Bees & Trees. A Waldorf 100 project

By Alexander Hassenstein, June 2018

Some challenges of the future cast their shadow into the present. Thus for example species extinction. With regard to insects, this question is taking on some urgency. Thus as part of the 100th anniversary of Waldorf education, the Bees & Trees project is intended to focus awareness on the insects themselves and their cohabitation with people.

Photo: © Charlotte Fischer

The honey bee occupies a special role among insects. Since ancient times humans have had a special relationship with it not just because of the honey. From an educational perspective, the honey bee offers a wealth of starting points: from the sensory experience of tasting the honey, the scent of the hive, hearing the humming in a flowering lime tree through the practical activity in extracting the honey and candle dipping to an intellectual understanding of the importance of the honey bee in pollinating crops and the practical impossibility of the coexistence of genetically modified and unmodified plants.  

An estimated half of Waldorf schools in Germany already keep honeybees in their school gardens and the pupils have the opportunity intensively to experience the progression of the year in observing the bees. Summer then no longer just means the long holidays and going away but also the pinnacle of the year which in the development of a bee colony is passed at St John’s Tide (24 June).

Keeping honeybees – caring for wild bees

It is the intention of the initiators of Bees & Trees to motivate Waldorf schools worldwide which do not yet keep honeybees in their school garden to enrich the educational experience through the integration of honeybees into lessons. The aim is to provide suggestions on how this can be done for the benefit of all age groups.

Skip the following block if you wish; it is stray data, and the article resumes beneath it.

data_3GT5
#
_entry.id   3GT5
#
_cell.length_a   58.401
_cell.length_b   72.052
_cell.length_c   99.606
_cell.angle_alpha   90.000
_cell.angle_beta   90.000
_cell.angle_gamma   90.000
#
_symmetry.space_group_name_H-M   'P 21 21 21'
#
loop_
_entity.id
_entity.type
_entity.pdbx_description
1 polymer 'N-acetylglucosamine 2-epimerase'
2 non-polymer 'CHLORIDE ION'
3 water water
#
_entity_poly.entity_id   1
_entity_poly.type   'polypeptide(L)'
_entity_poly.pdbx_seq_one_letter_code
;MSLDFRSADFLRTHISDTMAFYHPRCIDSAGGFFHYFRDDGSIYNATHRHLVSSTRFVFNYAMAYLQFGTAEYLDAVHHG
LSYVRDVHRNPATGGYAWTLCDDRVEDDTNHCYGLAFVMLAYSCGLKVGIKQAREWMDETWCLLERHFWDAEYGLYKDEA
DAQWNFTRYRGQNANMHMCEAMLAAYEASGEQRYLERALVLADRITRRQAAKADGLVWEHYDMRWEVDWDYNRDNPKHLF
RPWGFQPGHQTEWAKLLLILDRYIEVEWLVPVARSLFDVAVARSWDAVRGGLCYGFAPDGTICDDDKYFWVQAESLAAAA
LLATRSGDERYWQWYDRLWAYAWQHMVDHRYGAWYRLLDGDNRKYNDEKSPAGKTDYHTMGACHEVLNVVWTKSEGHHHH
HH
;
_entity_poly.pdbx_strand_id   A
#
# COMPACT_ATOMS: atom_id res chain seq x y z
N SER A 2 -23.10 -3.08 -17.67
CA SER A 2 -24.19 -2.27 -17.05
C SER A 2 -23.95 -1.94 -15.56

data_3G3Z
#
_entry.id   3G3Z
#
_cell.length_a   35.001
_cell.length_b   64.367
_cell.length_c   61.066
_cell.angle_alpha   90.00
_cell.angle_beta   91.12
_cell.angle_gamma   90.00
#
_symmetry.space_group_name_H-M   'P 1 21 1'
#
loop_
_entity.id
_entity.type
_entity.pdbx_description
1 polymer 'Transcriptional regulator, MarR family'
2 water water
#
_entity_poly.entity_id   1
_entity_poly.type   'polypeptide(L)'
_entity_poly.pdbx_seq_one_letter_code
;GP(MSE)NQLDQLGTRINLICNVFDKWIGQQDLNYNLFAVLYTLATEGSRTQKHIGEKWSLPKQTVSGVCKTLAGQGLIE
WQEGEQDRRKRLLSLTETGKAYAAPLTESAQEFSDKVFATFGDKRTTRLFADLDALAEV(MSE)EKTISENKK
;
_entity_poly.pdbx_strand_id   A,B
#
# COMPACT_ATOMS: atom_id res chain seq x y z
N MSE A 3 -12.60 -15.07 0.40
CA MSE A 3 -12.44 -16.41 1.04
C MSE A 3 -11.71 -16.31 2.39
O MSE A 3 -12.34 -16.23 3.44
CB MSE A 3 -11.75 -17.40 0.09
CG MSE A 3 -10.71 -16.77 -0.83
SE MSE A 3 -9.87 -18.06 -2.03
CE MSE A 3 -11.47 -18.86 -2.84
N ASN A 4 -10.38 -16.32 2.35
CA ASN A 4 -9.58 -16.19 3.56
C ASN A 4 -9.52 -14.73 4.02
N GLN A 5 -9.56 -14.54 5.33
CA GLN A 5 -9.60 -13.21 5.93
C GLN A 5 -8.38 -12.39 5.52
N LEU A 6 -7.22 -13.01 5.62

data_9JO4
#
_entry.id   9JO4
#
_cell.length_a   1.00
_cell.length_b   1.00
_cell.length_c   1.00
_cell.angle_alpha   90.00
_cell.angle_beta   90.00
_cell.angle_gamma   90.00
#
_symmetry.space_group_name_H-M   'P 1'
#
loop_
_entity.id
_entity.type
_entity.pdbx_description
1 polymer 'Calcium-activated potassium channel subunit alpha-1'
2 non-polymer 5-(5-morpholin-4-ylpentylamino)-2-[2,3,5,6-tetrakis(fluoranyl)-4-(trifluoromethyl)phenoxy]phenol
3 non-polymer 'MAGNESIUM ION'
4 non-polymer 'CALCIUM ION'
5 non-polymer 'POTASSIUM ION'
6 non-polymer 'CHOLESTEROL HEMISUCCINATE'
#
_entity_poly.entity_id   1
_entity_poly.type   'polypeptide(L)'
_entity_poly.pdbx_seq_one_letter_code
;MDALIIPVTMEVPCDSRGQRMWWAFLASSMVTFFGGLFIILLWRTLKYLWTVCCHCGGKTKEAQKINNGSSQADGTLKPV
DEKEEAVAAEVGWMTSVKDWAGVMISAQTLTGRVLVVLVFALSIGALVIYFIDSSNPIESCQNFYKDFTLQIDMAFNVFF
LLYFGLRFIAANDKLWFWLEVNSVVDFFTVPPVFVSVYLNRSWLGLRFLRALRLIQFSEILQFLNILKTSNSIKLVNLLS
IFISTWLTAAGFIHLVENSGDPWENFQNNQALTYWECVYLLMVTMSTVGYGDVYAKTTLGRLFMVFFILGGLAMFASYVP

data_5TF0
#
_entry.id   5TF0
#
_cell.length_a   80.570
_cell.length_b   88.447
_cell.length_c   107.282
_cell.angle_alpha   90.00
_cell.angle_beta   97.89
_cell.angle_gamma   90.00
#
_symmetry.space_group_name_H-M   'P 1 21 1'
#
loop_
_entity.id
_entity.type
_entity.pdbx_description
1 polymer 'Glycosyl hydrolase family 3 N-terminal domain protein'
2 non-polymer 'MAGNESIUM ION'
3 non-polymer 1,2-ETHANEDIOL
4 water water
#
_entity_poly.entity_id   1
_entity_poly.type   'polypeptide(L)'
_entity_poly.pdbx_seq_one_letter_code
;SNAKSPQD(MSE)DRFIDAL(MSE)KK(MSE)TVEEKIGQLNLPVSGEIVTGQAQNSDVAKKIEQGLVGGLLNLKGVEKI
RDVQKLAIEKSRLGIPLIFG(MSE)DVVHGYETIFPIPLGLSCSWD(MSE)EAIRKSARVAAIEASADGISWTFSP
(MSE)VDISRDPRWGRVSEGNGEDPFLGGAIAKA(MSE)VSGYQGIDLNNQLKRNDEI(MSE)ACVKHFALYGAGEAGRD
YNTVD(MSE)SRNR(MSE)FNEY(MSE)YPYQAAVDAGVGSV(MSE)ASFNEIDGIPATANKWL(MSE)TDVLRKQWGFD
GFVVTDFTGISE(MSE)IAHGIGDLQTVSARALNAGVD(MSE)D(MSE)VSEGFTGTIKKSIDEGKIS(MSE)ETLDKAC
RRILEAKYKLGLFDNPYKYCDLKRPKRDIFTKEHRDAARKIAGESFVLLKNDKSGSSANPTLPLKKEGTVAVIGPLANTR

But the focus is not just on honeybees; after all, there are about 570 different species of wild bees in Germany alone (worldwide as many as 20,000), from which humans don’t harvest honey but which often pollinate the flowers even more thoroughly than their domesticated cousins. In creating flowering areas and landscaping kindergartens and schools, the aim of the project is to create a much greater awareness of the needs of wild bees which are food specialists to a much greater extent than honeybees. Some species only occur where a particular flower grows.

Alongside promoting balanced biodiversity, schools which don’t have the opportunity to keep honeybees can in this way participate in the project by “setting the table” for the bees.

Thus trees, including fruit trees, can serve not just as pasture for the bees but in addition pupils can be sensitised to the importance of trees and forests for our whole ecosystem.

www.waldorf-100.org/project/bees-trees | www.mellifera.de  | www.wildbienen.info | www.pflanzenforschung.de

Comments

No comments

Add comment

* - required field

Follow